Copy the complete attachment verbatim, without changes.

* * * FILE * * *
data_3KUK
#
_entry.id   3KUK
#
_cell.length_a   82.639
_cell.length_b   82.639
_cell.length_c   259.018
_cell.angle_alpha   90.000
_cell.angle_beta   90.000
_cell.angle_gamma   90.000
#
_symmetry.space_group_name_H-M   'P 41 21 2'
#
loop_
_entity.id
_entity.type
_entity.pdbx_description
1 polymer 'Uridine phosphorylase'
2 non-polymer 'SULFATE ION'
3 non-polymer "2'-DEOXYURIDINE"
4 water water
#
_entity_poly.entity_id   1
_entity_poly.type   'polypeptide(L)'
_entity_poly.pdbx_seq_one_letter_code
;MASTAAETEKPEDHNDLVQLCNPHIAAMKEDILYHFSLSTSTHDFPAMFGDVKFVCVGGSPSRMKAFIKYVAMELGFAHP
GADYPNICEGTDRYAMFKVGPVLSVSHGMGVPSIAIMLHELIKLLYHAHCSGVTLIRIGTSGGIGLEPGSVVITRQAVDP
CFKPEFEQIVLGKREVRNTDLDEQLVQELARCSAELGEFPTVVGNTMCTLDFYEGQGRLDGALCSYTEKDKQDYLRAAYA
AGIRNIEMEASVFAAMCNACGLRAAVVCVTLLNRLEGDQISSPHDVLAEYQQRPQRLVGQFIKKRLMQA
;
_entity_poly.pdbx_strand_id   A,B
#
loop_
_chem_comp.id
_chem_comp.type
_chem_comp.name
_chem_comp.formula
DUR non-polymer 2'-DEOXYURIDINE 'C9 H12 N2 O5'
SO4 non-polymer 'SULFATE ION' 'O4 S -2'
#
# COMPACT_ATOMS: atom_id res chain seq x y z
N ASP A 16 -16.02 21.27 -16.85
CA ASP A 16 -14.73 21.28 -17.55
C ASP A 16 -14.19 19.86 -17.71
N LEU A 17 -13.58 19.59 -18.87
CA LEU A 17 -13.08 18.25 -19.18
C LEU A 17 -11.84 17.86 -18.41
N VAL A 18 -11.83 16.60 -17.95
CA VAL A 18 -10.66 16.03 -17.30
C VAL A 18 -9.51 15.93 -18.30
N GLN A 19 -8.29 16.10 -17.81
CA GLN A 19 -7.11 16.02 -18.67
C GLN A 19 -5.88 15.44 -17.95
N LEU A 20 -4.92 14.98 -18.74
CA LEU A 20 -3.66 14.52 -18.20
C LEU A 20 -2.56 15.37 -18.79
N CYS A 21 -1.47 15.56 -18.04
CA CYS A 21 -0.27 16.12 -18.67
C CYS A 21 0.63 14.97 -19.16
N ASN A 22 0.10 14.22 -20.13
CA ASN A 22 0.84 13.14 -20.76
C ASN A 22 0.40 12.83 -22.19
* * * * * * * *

data_3KUK
#
_entry.id   3KUK
#
_cell.length_a   82.639
_cell.length_b   82.639
_cell.length_c   259.018
_cell.angle_alpha   90.000
_cell.angle_beta   90.000
_cell.angle_gamma   90.000
#
_symmetry.space_group_name_H-M   'P 41 21 2'
#
loop_
_entity.id
_entity.type
_entity.pdbx_description
1 polymer 'Uridine phosphorylase'
2 non-polymer 'SULFATE ION'
3 non-polymer "2'-DEOXYURIDINE"
4 water water
#
_entity_poly.entity_id   1
_entity_poly.type   'polypeptide(L)'
_entity_poly.pdbx_seq_one_letter_code
;MASTAAETEKPEDHNDLVQLCNPHIAAMKEDILYHFSLSTSTHDFPAMFGDVKFVCVGGSPSRMKAFIKYVAMELGFAHP
GADYPNICEGTDRYAMFKVGPVLSVSHGMGVPSIAIMLHELIKLLYHAHCSGVTLIRIGTSGGIGLEPGSVVITRQAVDP
CFKPEFEQIVLGKREVRNTDLDEQLVQELARCSAELGEFPTVVGNTMCTLDFYEGQGRLDGALCSYTEKDKQDYLRAAYA
AGIRNIEMEASVFAAMCNACGLRAAVVCVTLLNRLEGDQISSPHDVLAEYQQRPQRLVGQFIKKRLMQA
;
_entity_poly.pdbx_strand_id   A,B
#
loop_
_chem_comp.id
_chem_comp.type
_chem_comp.name
_chem_comp.formula
DUR non-polymer 2'-DEOXYURIDINE 'C9 H12 N2 O5'
SO4 non-polymer 'SULFATE ION' 'O4 S -2'
#
# COMPACT_ATOMS: atom_id res chain seq x y z
N ASP A 16 -16.02 21.27 -16.85
CA ASP A 16 -14.73 21.28 -17.55
C ASP A 16 -14.19 19.86 -17.71
N LEU A 17 -13.58 19.59 -18.87
CA LEU A 17 -13.08 18.25 -19.18
C LEU A 17 -11.84 17.86 -18.41
N VAL A 18 -11.83 16.60 -17.95
CA VAL A 18 -10.66 16.03 -17.30
C VAL A 18 -9.51 15.93 -18.30
N GLN A 19 -8.29 16.10 -17.81
CA GLN A 19 -7.11 16.02 -18.67
C GLN A 19 -5.88 15.44 -17.95
N LEU A 20 -4.92 14.98 -18.74
CA LEU A 20 -3.66 14.52 -18.20
C LEU A 20 -2.56 15.37 -18.79
N CYS A 21 -1.47 15.56 -18.04
CA CYS A 21 -0.27 16.12 -18.67
C CYS A 21 0.63 14.97 -19.16
N ASN A 22 0.10 14.22 -20.13
CA ASN A 22 0.84 13.14 -20.76
C ASN A 22 0.40 12.83 -22.19